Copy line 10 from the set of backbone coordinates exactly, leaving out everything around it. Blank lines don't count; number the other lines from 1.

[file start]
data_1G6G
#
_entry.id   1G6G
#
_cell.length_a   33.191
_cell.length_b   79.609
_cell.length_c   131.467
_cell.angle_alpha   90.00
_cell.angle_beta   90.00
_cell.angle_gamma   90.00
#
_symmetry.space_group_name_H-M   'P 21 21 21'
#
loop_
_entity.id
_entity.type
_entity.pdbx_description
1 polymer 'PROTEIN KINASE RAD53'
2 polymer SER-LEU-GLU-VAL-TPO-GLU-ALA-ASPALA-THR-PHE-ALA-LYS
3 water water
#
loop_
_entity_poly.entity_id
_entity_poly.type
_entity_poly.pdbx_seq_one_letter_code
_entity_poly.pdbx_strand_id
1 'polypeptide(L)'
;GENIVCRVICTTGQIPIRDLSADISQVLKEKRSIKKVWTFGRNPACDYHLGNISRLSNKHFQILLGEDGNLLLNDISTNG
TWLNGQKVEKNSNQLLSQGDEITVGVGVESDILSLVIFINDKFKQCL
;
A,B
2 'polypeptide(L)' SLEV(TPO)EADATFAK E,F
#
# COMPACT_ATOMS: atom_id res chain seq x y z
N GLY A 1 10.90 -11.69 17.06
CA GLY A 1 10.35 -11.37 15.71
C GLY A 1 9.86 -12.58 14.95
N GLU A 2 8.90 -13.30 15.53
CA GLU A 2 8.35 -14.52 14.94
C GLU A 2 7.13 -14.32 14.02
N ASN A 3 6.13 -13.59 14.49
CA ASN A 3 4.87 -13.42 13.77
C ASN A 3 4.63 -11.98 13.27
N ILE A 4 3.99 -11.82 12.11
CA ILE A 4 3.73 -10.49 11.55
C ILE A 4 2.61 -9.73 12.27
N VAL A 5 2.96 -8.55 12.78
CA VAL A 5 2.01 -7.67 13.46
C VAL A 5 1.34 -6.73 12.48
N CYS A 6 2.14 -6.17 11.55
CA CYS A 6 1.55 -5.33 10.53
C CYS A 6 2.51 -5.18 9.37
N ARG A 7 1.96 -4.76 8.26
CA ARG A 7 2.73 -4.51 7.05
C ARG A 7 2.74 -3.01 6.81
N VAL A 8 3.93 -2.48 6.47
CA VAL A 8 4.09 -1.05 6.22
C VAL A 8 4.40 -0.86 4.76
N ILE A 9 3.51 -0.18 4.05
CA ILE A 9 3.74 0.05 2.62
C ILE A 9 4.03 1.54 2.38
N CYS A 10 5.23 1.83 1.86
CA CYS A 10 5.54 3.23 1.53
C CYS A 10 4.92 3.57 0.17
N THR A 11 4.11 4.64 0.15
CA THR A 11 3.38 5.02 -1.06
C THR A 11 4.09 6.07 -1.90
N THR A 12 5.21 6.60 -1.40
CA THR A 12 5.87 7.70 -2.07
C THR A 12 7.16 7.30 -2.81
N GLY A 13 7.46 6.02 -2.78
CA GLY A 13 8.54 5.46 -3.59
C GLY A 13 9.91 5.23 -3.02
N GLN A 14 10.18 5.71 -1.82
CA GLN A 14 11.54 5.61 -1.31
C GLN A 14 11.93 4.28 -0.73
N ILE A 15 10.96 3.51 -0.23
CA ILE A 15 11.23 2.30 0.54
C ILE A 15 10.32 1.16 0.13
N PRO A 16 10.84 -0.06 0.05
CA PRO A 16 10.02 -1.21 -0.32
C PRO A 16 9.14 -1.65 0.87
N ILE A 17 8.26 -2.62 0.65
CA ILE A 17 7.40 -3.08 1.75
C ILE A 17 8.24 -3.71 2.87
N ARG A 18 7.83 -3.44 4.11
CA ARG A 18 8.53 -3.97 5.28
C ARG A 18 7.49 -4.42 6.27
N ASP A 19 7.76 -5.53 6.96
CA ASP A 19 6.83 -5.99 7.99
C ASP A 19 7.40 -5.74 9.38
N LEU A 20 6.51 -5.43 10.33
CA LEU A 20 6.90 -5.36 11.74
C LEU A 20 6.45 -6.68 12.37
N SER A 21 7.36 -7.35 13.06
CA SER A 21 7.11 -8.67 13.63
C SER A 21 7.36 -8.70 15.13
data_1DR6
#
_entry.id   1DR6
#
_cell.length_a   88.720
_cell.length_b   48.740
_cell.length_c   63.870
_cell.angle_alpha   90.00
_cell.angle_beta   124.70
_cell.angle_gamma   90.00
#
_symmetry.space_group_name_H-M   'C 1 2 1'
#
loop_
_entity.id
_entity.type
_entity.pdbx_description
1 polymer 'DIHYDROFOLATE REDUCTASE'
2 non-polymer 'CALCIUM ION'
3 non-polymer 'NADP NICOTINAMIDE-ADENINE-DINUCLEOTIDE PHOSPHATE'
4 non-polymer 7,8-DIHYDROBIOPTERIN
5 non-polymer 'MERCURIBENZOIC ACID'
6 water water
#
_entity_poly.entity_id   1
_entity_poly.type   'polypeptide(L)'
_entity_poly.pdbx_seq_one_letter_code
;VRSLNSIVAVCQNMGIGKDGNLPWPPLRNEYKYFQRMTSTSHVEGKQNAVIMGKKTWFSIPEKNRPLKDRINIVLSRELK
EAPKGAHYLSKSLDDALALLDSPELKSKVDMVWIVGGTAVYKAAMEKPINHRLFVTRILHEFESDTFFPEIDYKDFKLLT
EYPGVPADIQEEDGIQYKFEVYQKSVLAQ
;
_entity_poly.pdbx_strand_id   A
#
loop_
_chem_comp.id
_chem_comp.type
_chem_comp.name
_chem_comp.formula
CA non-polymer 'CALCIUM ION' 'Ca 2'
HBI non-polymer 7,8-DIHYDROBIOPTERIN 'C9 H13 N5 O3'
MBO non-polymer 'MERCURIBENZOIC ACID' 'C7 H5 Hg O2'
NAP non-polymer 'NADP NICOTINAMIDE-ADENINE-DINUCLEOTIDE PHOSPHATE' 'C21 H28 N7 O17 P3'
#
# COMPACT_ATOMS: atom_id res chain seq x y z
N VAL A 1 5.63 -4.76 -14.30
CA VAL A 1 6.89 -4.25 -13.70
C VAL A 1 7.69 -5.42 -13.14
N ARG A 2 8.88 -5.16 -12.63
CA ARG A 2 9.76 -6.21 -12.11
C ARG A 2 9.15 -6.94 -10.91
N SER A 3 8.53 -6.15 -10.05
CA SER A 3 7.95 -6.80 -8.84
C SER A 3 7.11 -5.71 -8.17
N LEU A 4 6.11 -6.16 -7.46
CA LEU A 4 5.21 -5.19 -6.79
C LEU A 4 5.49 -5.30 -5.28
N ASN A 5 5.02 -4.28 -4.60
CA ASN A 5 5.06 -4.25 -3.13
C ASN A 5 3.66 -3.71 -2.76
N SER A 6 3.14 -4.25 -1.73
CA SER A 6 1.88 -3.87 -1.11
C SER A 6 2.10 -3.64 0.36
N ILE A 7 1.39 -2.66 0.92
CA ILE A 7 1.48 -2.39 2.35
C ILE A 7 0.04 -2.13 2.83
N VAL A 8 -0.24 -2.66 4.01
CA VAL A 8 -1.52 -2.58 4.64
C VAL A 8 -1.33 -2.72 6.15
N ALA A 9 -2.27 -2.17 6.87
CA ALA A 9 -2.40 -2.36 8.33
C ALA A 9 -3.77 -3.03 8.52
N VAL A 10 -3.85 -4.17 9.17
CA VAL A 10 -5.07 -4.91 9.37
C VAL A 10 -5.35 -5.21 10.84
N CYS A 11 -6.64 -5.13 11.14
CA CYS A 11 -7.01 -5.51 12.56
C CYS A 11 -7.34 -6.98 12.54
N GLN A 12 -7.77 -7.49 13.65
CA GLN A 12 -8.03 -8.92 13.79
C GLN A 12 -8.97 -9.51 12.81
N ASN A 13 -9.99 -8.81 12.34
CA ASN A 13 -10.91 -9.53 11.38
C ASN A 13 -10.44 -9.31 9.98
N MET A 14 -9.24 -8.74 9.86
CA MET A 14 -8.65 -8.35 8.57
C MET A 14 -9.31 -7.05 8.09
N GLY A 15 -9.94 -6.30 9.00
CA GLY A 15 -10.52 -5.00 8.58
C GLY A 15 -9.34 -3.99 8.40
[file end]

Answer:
_cell.angle_gamma   90.00